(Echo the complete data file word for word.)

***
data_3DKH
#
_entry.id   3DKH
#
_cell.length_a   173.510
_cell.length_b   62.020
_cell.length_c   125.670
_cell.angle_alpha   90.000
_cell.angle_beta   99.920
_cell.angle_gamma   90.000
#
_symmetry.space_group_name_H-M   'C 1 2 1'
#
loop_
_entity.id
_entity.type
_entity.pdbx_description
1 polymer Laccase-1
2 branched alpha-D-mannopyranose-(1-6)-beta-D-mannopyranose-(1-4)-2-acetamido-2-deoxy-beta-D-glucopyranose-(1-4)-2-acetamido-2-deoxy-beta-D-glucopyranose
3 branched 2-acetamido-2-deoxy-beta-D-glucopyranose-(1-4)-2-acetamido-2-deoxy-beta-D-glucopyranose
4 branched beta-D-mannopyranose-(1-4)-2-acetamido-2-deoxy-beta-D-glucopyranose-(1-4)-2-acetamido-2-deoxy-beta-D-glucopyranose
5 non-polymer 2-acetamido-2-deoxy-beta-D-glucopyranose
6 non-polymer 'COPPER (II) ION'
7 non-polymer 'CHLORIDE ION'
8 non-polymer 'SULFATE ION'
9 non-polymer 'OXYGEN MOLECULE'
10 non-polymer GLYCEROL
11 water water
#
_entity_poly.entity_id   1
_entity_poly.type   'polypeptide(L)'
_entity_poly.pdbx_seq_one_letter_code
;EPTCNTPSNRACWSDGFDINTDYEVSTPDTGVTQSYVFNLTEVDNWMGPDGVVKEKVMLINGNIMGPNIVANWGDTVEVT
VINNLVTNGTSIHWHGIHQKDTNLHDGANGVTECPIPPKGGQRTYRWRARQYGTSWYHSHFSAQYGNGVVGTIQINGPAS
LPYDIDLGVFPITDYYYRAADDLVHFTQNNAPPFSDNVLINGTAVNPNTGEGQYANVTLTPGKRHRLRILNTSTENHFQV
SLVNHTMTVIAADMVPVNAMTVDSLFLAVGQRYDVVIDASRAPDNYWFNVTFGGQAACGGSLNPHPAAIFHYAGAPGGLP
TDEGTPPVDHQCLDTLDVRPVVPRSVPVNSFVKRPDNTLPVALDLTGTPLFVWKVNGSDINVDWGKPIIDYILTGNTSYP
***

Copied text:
data_3DKH
#
_entry.id   3DKH
#
_cell.length_a   173.510
_cell.length_b   62.020
_cell.length_c   125.670
_cell.angle_alpha   90.000
_cell.angle_beta   99.920
_cell.angle_gamma   90.000
#
_symmetry.space_group_name_H-M   'C 1 2 1'
#
loop_
_entity.id
_entity.type
_entity.pdbx_description
1 polymer Laccase-1
2 branched alpha-D-mannopyranose-(1-6)-beta-D-mannopyranose-(1-4)-2-acetamido-2-deoxy-beta-D-glucopyranose-(1-4)-2-acetamido-2-deoxy-beta-D-glucopyranose
3 branched 2-acetamido-2-deoxy-beta-D-glucopyranose-(1-4)-2-acetamido-2-deoxy-beta-D-glucopyranose
4 branched beta-D-mannopyranose-(1-4)-2-acetamido-2-deoxy-beta-D-glucopyranose-(1-4)-2-acetamido-2-deoxy-beta-D-glucopyranose
5 non-polymer 2-acetamido-2-deoxy-beta-D-glucopyranose
6 non-polymer 'COPPER (II) ION'
7 non-polymer 'CHLORIDE ION'
8 non-polymer 'SULFATE ION'
9 non-polymer 'OXYGEN MOLECULE'
10 non-polymer GLYCEROL
11 water water
#
_entity_poly.entity_id   1
_entity_poly.type   'polypeptide(L)'
_entity_poly.pdbx_seq_one_letter_code
;EPTCNTPSNRACWSDGFDINTDYEVSTPDTGVTQSYVFNLTEVDNWMGPDGVVKEKVMLINGNIMGPNIVANWGDTVEVT
VINNLVTNGTSIHWHGIHQKDTNLHDGANGVTECPIPPKGGQRTYRWRARQYGTSWYHSHFSAQYGNGVVGTIQINGPAS
LPYDIDLGVFPITDYYYRAADDLVHFTQNNAPPFSDNVLINGTAVNPNTGEGQYANVTLTPGKRHRLRILNTSTENHFQV
SLVNHTMTVIAADMVPVNAMTVDSLFLAVGQRYDVVIDASRAPDNYWFNVTFGGQAACGGSLNPHPAAIFHYAGAPGGLP
TDEGTPPVDHQCLDTLDVRPVVPRSVPVNSFVKRPDNTLPVALDLTGTPLFVWKVNGSDINVDWGKPIIDYILTGNTSYP